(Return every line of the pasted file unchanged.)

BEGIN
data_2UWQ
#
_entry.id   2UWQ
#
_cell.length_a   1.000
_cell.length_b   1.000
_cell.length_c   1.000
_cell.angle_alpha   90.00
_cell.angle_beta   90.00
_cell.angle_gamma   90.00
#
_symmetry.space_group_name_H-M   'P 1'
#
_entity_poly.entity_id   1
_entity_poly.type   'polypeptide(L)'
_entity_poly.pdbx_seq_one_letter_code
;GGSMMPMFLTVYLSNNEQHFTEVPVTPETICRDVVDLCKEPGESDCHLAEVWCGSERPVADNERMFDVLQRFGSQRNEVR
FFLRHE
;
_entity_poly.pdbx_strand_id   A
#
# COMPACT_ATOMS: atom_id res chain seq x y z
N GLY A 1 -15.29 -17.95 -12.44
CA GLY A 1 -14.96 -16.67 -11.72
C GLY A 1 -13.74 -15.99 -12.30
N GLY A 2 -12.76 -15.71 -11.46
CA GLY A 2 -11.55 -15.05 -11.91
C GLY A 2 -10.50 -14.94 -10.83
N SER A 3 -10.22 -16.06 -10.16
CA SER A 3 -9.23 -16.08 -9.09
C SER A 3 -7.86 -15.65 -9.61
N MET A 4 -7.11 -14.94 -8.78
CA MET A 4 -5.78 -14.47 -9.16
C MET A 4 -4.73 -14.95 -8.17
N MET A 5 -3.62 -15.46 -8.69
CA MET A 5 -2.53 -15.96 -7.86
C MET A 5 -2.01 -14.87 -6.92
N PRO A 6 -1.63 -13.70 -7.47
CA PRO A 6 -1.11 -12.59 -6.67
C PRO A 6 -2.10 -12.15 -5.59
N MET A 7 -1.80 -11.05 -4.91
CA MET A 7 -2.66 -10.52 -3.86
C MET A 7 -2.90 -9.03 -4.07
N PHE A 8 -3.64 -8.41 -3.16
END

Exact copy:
data_2UWQ
#
_entry.id   2UWQ
#
_cell.length_a   1.000
_cell.length_b   1.000
_cell.length_c   1.000
_cell.angle_alpha   90.00
_cell.angle_beta   90.00
_cell.angle_gamma   90.00
#
_symmetry.space_group_name_H-M   'P 1'
#
_entity_poly.entity_id   1
_entity_poly.type   'polypeptide(L)'
_entity_poly.pdbx_seq_one_letter_code
;GGSMMPMFLTVYLSNNEQHFTEVPVTPETICRDVVDLCKEPGESDCHLAEVWCGSERPVADNERMFDVLQRFGSQRNEVR
FFLRHE
;
_entity_poly.pdbx_strand_id   A
#
# COMPACT_ATOMS: atom_id res chain seq x y z
N GLY A 1 -15.29 -17.95 -12.44
CA GLY A 1 -14.96 -16.67 -11.72
C GLY A 1 -13.74 -15.99 -12.30
N GLY A 2 -12.76 -15.71 -11.46
CA GLY A 2 -11.55 -15.05 -11.91
C GLY A 2 -10.50 -14.94 -10.83
N SER A 3 -10.22 -16.06 -10.16
CA SER A 3 -9.23 -16.08 -9.09
C SER A 3 -7.86 -15.65 -9.61
N MET A 4 -7.11 -14.94 -8.78
CA MET A 4 -5.78 -14.47 -9.16
C MET A 4 -4.73 -14.95 -8.17
N MET A 5 -3.62 -15.46 -8.69
CA MET A 5 -2.53 -15.96 -7.86
C MET A 5 -2.01 -14.87 -6.92
N PRO A 6 -1.63 -13.70 -7.47
CA PRO A 6 -1.11 -12.59 -6.67
C PRO A 6 -2.10 -12.15 -5.59
N MET A 7 -1.80 -11.05 -4.91
CA MET A 7 -2.66 -10.52 -3.86
C MET A 7 -2.90 -9.03 -4.07
N PHE A 8 -3.64 -8.41 -3.16